Tax Calculation on Mutual Funds
One of the questions that many mutual fund investors have in their mind is about the taxation of returns from their investment. While some wonder if they can get tax deductions from their investments, others ponder if they should pay tax on their mutual funds.
The returns that you earn from mutual funds are taxed under ‘Income from Capital Gains’. The captain gains can be short term or long term based on how long you hold investments. The term period (short term or long-term) can also differ among equity and non-equity mutual funds. Let us delve into the taxation aspect of mutual funds in a detailed yet simplistic manner –
- Taxation for Equity Mutual Funds
A mutual fund scheme qualifies as an equity scheme if it has an investment of at least 65 percent of total corpus in equity and equity-related instruments. If the investments are held for 1 year or less, the returns are taxed as short-term capital gains, at 15 percent (plus applicable surcharge and education cess). If the investments are held for more than a year, the returns are considered as long term capital gains; these returns are completely exempt from income tax. In other words, you do not pay any tax on equity mutual funds that you redeem after 1 year.
- Taxation of Debt Mutual Funds
A mutual fund scheme that invests less than 65 percent of the corpus in equity is categorized as non-equity mutual funds, for taxation purposes. Debt mutual funds, gold funds, fund of funds, etc. fall in the category of non-equity schemes.
If the non-equity funds are held for three years or less, the returns are taxed as tax on short-term capital gains. These gains are added to the individual’s income and taxed per the applicable income tax rate. The highest tax rate is 30 percent of the capital gains (plus applicable surcharge and education cess). Capital gains taxes are not deducted from the fund house at source, while redemption; investors have to pay it themselves.
The returns from non-equity funds are considered as ‘long term capital gains’ if the investments are held for more than three years. The returns are taxed at 20 percent (plus applicable surcharge and education cess) after indexation. Indexation is a procedure that makes use of the cost inflation index to inflate the purchase price. The process of indexation shrinks taxable profits.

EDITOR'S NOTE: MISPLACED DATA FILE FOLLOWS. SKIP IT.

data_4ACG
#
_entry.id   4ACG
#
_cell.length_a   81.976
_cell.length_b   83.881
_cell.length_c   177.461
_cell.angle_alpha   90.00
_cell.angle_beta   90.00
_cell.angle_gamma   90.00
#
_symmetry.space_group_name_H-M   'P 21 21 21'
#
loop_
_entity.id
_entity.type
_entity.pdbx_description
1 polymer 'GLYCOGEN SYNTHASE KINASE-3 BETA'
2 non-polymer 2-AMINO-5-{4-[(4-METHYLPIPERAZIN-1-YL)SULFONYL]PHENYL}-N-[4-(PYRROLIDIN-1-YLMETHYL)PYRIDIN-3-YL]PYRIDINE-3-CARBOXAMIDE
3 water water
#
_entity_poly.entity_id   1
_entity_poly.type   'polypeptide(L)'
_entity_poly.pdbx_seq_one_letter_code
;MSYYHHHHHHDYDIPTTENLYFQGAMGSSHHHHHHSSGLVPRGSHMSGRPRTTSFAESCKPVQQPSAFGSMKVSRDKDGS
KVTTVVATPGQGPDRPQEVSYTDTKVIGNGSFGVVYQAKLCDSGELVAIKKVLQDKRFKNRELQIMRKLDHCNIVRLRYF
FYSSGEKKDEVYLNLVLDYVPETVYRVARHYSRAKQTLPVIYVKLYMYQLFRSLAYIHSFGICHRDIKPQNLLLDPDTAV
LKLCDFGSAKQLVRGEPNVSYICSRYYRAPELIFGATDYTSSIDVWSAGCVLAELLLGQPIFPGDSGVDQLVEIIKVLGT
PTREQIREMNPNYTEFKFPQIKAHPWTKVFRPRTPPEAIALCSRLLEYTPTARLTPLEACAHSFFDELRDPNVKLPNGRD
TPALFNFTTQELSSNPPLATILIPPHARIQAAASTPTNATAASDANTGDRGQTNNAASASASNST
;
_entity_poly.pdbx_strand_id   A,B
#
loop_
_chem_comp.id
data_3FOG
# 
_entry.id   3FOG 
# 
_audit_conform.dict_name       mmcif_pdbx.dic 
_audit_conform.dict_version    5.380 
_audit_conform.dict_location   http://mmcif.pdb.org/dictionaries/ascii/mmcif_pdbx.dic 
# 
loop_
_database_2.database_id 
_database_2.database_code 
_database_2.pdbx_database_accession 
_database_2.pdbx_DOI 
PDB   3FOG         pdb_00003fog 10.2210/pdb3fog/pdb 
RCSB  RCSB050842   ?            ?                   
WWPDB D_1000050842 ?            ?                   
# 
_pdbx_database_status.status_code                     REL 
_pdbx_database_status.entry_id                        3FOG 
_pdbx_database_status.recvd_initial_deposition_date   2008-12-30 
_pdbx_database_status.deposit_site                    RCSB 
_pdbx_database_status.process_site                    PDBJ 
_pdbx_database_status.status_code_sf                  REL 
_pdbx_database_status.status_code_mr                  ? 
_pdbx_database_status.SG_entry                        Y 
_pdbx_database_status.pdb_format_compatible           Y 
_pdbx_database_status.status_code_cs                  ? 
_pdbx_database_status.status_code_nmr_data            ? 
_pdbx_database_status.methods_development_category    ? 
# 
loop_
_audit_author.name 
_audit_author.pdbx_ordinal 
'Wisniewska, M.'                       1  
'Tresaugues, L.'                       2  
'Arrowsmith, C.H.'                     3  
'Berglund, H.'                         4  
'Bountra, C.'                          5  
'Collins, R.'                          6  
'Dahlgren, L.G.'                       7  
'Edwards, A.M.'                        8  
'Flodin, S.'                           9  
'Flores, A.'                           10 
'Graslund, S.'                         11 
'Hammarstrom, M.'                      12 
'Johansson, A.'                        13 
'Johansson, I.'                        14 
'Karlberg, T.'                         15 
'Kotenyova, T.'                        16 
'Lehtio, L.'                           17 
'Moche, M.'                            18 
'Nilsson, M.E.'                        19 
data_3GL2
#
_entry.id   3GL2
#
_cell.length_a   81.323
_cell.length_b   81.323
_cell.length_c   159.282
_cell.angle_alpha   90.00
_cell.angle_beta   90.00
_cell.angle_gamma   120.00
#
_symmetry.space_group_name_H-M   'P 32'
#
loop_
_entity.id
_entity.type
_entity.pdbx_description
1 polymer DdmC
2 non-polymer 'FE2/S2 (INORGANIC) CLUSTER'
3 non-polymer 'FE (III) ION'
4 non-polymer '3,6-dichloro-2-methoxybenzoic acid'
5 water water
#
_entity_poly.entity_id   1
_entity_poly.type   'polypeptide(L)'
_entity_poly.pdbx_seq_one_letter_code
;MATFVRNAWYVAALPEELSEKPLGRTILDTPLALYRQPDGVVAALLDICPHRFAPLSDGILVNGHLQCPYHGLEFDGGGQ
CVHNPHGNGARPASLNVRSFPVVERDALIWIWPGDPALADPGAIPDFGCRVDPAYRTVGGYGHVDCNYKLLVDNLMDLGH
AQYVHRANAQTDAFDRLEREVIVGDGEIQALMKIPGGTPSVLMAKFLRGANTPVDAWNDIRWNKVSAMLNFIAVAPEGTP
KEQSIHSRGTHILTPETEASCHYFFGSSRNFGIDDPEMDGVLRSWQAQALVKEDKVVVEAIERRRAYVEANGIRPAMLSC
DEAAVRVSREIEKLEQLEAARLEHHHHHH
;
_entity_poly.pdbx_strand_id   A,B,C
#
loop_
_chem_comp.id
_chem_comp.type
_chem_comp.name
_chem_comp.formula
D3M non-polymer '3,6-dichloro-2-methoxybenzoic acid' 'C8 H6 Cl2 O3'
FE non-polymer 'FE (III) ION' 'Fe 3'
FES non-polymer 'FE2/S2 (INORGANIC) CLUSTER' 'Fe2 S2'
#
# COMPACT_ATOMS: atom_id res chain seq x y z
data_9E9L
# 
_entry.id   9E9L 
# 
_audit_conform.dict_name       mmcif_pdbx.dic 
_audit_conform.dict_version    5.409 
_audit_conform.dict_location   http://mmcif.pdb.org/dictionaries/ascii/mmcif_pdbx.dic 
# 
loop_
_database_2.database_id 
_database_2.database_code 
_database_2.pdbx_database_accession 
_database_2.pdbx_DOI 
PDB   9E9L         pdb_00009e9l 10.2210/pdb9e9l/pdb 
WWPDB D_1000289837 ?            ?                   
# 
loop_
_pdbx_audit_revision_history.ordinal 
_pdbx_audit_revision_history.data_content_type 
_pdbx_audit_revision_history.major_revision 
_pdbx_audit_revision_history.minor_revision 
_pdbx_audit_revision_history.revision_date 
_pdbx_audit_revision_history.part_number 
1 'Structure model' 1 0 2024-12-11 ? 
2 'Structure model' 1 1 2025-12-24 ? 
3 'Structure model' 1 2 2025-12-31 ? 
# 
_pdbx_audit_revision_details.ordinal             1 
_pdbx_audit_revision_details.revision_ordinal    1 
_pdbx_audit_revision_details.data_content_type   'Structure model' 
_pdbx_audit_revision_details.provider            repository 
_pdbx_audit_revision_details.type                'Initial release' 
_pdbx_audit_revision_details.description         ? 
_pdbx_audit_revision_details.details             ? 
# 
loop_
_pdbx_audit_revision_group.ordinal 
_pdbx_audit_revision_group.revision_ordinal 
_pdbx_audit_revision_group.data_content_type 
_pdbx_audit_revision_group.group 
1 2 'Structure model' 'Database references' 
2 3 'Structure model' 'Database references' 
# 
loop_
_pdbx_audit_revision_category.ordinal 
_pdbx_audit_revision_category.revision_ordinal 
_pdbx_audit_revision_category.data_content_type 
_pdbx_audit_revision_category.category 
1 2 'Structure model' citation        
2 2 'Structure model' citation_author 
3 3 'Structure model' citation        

Most people tend to invest their money in an FD, assuming it is a good tool for investment.
According to the Income Tax Act of 1960, interest income from FDs is added to an individual’s total income and is taxed according to one’s tax slab irrespective of the investment tenure, making it a very tax inefficient product. Debt funds and FDs are taxed similarly between 1 and 3 years. But post 3 years, for a debt fund, a flat rate of 20 percent is charged (after indexation benefit) while an FD continues to be taxed at the prevailing income tax slab rate. Because of Indexation, the effective tax rate is approx between 0% to 10%
If a choice has to be made for an investor in a 20 or 30 percent bracket to invest in a fixed deposit or a debt fund, he should go with debt fund and do away with fixed deposits, because the yield can be quite low or even negative, after factoring in the tax deduction and inflation.
- Taxation on Hybrid funds
A hybrid fund is a mix of different asset classes which helps manage return generation and risk factor. Hybrid funds can be equity-oriented (balanced funds) or debt-oriented (monthly income plans), and are taxed accordingly. In other words, a balanced fund with a minimum of 65 percent exposure in equities, is taxed like an equity mutual fund, while the tax treatment of a monthly income plan is in the same way as that of a debt mutual fund.
There are other types of hybrid funds like arbitrage funds which are taxed like equity funds, and ‘fund of funds’ which are taxed like debt funds.
Moreover, the scheme information document outlines it clearly if a mutual fund scheme is an equity or a debt product.
How is the holding period calculated in a mutual fund?
The holding period is calculated from the date of purchase of mutual fund units till the day you sell them. In case of an SIP, since you are purchasing a certain number of units in a regular fashion (for instance, every month), the period of holding is calculated on the basis of individual dates for these units. For instance, the units that are purchased in March 2016 completes one year in March 207, not January 2017.
How are dividends taxed?
When you choose the ‘dividend option’ you are entitled to receive dividends from the profits made from a mutual fund scheme. You do not have to pay any tax on these dividends, whether they are equity or debt schemes. However, since mutual fund houses have to pay a Dividend Distribution Tax (DDT) of 28.24 percent for dividends given in debt schemes, your dividends from debts are taxed at source. DDT is not applicable on dividend declared in equity mutual funds.
Happy Tax Saving!!!!